How much yarn you can spin onto a spindle depends on a variety of factors -- and yes, you can influence these factors.
For starters, do you have a "good weight" of spindle for the yarn you are spinning? If you're spinning fine, a heavy drop spindle will pull more than a light one (under 1 ounce), or than a supported spindle. If you're spinning thick, a light drop spindle or a support spindle will stop more quickly than a heavier drop spindle (over 1.5 ounces).
So, consider this ... as you spin, you add weight to the spindle. Sheila Bosworth of Bosworth Spindles said her goal with fine (laceweight or finer) spindling is to get 1/3 of the spindle's weight in fiber spun onto it. Why does she stop there? Consider that the heavier the spindle gets, the more "drop" you get in your drop spindle. The added weight may help with momentum on the drop or supported spindles, but with drop spindles it may also add to the droppiness ... reducing the enjoyment of the process for sure!
Now, you can limit the droppiness by using inchworm, or short-draw, spindling -- that way your spindle will not have the opportunity to pull fiber out of your hands, if the only pull is on yarn or less than a staple length (individual fiber length) of fiber. This also means things like silk are a bit easier -- the longer staple length lets you keep your hands a more "natural" distance apart. Short draw with silk is more like four-inch-worm than inchworm.
With thicker spindling, you are adding weight to the spindle fairly quickly. So, I'll choose to start with a spindle a little lighter than is comfortable (1.5 ounces, say, instead of the 1.8 ounces I find easier for spinning worsted weight) and know I'll be restarting it more often initially, until I have that first .3 ounces added onto it in fiber. After that, it keeps going well. I've found my thicker spinning will keep going and going until the spindle is approaching 3 ounces in weight -- which can help explain the 3 ounce "boat anchors" that were used in the past to teach new spindles. Yes, you can spin on a three ounce spindle. It just feels heavy! And, at 3 ounces, it really pulls, even against thick yarn -- so once again, you're using shortdraw and paying attention to staple length, to stop the spindle from dropping.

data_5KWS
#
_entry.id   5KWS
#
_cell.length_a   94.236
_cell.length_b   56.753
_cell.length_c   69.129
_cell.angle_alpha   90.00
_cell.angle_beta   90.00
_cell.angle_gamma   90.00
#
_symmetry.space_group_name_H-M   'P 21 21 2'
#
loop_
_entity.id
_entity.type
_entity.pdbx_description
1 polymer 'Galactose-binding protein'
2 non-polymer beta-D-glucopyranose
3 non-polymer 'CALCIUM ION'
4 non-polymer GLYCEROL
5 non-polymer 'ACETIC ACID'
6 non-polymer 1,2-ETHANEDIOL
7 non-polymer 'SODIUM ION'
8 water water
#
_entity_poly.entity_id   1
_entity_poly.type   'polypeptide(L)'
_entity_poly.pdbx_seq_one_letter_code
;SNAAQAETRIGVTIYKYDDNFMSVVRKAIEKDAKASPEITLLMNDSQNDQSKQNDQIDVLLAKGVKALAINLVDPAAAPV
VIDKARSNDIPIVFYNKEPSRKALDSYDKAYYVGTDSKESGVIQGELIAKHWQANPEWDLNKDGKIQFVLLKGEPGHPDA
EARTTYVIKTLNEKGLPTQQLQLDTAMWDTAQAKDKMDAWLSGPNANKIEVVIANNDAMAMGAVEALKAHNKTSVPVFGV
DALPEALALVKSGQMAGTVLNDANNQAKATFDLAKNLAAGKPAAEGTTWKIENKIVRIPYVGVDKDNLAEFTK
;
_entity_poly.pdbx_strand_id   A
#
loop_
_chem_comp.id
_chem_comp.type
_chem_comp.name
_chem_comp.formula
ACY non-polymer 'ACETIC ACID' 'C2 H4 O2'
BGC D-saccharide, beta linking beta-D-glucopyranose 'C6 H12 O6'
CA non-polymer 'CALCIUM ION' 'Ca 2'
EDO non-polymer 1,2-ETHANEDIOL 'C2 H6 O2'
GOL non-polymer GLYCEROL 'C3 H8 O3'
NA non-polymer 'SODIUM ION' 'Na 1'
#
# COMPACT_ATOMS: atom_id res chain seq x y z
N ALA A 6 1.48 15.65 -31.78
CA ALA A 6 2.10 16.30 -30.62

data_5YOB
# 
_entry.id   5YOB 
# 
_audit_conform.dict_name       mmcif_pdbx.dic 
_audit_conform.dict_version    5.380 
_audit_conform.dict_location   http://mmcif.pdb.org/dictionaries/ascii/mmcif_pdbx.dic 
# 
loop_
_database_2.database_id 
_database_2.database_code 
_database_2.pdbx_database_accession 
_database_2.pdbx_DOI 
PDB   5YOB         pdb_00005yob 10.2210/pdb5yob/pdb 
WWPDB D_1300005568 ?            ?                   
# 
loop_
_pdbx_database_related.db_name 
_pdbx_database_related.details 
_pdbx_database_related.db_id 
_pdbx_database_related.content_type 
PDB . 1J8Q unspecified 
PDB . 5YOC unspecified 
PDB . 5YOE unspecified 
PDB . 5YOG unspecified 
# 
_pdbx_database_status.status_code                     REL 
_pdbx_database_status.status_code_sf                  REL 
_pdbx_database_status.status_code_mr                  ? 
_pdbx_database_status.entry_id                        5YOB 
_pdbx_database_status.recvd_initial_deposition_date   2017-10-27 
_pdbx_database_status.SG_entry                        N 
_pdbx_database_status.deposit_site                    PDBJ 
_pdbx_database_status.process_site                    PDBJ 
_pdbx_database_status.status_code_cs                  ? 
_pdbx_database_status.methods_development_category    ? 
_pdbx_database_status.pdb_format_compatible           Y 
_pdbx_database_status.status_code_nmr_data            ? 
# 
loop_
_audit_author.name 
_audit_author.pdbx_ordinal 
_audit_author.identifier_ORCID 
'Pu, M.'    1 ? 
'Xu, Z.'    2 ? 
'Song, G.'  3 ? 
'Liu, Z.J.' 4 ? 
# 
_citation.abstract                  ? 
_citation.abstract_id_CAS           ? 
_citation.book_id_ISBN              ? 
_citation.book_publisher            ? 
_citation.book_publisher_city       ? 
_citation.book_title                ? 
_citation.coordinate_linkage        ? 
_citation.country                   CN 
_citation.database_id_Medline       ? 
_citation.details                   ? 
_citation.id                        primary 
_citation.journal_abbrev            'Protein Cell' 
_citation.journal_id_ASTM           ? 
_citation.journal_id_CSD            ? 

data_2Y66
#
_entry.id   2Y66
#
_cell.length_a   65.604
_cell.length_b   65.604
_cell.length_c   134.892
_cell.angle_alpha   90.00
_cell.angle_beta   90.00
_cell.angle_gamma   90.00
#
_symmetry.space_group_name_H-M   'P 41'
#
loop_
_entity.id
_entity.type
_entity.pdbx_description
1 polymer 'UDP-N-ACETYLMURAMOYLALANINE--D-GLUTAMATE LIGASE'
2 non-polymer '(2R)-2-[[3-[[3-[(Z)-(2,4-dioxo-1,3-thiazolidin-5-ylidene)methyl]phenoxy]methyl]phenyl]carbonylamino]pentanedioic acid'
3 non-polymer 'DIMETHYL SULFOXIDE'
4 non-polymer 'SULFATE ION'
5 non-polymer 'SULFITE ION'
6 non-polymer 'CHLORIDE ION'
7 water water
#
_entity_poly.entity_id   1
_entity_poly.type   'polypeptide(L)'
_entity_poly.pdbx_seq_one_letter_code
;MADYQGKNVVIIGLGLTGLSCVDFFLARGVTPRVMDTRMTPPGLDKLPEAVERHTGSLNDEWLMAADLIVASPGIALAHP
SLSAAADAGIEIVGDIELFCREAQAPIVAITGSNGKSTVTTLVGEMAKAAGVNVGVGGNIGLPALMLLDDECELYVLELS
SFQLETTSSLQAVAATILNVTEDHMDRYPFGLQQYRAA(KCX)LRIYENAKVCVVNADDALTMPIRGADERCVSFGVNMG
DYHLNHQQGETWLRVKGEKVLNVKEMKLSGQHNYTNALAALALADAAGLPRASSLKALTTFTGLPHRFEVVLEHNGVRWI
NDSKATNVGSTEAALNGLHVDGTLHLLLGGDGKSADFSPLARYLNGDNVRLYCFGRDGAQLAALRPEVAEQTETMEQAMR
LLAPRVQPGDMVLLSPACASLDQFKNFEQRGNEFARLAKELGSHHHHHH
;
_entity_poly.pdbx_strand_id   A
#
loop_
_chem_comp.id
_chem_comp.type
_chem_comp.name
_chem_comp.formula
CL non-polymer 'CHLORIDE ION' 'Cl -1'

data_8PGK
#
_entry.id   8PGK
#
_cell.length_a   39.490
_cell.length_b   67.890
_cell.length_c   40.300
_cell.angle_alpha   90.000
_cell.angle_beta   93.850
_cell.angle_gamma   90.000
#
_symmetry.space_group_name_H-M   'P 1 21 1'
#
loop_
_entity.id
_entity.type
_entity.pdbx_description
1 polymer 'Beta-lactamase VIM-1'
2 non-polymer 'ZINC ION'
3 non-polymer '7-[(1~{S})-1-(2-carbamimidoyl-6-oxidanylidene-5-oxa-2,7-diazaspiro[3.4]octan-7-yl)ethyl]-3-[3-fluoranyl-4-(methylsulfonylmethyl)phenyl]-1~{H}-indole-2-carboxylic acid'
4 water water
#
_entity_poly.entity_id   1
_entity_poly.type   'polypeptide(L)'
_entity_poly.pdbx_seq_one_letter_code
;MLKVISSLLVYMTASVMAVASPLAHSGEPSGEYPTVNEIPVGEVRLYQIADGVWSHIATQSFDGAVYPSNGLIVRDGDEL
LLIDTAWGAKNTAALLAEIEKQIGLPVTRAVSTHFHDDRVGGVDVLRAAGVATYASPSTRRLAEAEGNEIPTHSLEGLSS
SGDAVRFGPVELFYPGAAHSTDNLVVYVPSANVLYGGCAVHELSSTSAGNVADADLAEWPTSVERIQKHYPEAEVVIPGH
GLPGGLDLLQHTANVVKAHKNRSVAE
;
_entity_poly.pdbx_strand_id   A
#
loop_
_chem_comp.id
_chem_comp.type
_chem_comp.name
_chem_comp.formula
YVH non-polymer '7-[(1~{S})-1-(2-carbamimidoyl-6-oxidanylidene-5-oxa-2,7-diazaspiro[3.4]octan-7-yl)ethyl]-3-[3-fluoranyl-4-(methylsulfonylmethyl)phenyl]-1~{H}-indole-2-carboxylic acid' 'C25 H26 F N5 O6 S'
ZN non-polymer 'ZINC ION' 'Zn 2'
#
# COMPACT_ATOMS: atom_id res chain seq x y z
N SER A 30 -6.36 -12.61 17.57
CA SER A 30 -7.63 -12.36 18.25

As for me, I usually plan to pack about 1 ounce of fiber onto a spindle. For me, that's "full enough". Here is my 0.9 ounce Turkish, with a 0.9 ounce singles yarn cake that just came off it -- the spindle was definitely approaching the "drop" zone, and inchworm was definitely in use as the spindle filled.
Then comes the plying -- for that, I take two spindles full and ply them together, so my plying spindles get 2 ounces packed onto them. Pretty darn full! I know you've seen this picture before, but it's really the best one -- here are the two skeins of sock yarn side by side. First sock-full, 1.8 ounces. Second sock-full, 2.4 ounces! It's a much fuller spindle, no?
Now, that's me, and my full spindle stories. I've seen some lovely full spindles on Criminy Jickets blog here and on Flickr here, here, here, here, and (my favorite)here. (And I'm sure there's more! See SpindleShots for a great collection of spindle photos!) I'd say that the fuller spindles use as much of the shaft as they can and still have room to flick the spindle, and have very lovely, even-looking cops. That evenness is important -- the main deterrant besides droppage is a bad case of the wobbles. The more wobbling you can tolerate, the longer you can keep piling on the yarn. However, wobbling eats up some of the twirl energy, so it's also less efficient. With practice and an eye for balance, wind your cop to keep it looking smooth and balanced. Have a shape in mind -- conical, football, beehive, and aim for that final shape of cop. Over time, you will find your cops being more balanced and your spindles holding more yarn.
For related topics, see:
How can I get more yarn on my spindle?
What is your favorite spindle weight?
When is the spindle full?
How much fiber do I spin to get 200 yards?
Collection of all of Ask The Bellwether's spindle posts.
Do you have a full spindle story? I'd love to hear it! Please post it in the comments on the blog or with a picture in the SpindleShots group on Flickr.